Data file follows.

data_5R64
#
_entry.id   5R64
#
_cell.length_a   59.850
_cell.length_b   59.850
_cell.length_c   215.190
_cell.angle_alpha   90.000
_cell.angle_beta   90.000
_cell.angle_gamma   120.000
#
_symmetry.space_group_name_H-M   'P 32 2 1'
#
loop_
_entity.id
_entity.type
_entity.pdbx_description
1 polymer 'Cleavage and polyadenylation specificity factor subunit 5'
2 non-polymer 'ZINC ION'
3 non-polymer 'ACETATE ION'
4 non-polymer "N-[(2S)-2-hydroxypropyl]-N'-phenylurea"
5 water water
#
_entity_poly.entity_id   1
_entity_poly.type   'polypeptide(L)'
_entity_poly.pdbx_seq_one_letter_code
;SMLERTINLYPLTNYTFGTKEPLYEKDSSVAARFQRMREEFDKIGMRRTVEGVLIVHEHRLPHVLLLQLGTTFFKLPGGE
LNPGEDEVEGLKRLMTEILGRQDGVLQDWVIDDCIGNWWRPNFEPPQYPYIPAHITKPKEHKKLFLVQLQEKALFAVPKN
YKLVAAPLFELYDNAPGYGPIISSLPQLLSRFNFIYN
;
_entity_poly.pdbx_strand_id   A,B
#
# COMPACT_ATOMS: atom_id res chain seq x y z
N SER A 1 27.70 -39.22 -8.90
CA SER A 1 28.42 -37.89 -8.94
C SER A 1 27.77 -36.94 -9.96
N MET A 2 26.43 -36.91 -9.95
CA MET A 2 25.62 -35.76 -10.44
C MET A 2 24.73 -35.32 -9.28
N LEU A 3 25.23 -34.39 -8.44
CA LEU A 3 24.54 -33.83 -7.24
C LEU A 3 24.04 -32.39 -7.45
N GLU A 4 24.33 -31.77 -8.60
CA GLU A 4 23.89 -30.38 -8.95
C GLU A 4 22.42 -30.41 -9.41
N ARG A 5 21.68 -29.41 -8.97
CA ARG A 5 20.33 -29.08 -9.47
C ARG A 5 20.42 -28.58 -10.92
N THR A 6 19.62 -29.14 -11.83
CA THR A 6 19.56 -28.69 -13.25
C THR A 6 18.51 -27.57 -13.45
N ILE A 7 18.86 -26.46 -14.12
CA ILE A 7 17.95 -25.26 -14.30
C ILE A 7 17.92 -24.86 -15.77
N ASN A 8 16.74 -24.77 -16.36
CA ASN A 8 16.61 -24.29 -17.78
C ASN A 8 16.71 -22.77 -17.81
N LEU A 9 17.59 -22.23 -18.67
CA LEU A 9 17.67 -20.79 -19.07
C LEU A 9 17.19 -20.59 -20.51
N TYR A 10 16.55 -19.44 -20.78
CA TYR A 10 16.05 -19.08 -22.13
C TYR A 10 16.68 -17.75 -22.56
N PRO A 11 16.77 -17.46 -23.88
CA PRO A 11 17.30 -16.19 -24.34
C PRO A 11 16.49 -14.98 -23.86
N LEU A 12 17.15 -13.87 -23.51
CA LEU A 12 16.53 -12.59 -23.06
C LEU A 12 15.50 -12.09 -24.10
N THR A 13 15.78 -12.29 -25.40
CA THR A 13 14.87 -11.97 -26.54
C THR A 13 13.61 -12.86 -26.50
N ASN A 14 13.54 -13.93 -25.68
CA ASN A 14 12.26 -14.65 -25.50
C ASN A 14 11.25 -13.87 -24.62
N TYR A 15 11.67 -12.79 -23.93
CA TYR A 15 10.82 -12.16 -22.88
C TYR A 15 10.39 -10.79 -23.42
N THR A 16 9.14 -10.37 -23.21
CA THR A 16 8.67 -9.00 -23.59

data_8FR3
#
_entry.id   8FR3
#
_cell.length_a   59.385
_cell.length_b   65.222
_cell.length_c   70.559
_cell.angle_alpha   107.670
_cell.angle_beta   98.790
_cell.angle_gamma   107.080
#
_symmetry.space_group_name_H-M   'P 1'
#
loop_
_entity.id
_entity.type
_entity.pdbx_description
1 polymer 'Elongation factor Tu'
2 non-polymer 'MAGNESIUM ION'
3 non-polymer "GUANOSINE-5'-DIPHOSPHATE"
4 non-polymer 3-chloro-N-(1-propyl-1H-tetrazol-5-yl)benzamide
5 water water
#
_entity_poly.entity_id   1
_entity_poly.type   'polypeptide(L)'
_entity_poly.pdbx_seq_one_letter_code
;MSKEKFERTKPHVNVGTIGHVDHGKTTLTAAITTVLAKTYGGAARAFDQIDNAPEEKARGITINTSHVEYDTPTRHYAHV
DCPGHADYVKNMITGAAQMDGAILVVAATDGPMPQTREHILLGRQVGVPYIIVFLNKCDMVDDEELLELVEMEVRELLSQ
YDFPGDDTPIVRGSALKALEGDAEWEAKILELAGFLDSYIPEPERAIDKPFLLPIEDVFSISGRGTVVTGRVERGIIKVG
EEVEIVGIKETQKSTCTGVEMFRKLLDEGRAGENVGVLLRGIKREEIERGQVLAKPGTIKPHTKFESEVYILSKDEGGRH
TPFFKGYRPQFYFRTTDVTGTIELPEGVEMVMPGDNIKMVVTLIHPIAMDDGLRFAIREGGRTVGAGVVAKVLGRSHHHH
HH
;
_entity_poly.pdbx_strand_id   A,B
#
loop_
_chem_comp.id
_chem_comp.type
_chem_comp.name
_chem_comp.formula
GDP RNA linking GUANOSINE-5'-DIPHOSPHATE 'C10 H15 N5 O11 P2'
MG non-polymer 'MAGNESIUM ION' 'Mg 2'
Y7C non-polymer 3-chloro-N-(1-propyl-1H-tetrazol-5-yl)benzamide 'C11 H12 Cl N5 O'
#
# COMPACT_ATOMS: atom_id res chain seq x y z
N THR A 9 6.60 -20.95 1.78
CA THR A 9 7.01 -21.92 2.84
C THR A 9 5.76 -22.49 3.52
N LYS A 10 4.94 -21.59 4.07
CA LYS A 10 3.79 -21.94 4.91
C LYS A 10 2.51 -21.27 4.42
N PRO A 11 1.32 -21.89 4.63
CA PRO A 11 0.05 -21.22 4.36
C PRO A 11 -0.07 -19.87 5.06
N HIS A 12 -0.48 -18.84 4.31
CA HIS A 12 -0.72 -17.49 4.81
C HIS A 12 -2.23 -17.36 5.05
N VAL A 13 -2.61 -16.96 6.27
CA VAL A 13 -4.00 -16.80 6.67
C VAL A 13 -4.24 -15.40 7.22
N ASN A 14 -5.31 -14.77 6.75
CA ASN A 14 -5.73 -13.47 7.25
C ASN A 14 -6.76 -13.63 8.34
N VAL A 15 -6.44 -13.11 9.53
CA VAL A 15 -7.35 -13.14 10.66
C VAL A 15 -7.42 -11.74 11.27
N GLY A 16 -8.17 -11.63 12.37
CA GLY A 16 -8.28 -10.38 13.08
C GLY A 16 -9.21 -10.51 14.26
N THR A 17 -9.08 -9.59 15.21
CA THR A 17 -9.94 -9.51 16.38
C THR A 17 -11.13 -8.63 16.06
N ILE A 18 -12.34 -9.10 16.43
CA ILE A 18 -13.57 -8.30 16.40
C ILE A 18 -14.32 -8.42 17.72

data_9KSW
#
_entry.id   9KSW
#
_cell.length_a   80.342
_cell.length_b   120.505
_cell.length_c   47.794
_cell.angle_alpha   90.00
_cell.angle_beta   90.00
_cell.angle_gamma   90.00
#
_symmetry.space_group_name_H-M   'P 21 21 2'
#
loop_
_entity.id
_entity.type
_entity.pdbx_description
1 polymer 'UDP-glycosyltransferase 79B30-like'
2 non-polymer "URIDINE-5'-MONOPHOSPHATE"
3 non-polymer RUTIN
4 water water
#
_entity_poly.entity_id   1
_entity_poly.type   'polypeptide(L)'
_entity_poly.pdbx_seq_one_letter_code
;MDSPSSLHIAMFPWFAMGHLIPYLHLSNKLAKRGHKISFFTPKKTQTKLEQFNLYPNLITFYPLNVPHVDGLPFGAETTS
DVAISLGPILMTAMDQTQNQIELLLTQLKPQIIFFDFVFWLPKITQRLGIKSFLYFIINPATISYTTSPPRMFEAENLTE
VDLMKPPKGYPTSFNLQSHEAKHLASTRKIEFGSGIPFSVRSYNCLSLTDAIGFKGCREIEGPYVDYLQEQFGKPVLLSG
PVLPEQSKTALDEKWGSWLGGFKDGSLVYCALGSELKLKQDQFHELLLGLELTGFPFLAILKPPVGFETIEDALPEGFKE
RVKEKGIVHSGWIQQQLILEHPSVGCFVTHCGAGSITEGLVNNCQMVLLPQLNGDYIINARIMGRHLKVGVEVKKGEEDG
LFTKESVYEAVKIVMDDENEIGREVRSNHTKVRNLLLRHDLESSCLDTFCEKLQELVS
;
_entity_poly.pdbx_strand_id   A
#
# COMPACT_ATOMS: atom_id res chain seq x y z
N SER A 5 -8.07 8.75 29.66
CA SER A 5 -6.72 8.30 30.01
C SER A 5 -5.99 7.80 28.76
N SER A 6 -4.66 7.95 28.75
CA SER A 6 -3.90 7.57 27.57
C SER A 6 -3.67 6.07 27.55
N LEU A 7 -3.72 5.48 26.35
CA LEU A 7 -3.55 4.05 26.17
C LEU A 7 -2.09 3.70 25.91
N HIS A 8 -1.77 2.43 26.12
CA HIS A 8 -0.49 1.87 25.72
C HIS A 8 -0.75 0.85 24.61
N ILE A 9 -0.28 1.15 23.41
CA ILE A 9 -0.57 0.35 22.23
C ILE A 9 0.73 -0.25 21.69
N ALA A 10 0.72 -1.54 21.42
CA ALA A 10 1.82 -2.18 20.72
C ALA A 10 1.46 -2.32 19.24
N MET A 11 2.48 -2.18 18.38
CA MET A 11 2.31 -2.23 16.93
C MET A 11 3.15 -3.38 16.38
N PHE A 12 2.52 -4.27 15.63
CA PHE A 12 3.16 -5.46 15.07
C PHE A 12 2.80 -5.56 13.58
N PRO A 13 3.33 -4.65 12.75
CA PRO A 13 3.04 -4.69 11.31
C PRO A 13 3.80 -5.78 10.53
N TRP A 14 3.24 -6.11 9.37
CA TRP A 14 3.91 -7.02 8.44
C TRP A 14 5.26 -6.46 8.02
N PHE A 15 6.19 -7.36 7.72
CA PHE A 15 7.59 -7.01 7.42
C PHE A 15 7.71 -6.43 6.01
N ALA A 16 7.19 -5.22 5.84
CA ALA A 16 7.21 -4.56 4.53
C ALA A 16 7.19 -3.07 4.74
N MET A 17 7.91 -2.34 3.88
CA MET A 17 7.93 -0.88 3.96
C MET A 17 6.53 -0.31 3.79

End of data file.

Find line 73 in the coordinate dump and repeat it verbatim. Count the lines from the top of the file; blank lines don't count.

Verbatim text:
N ASN A 14 13.54 -13.93 -25.68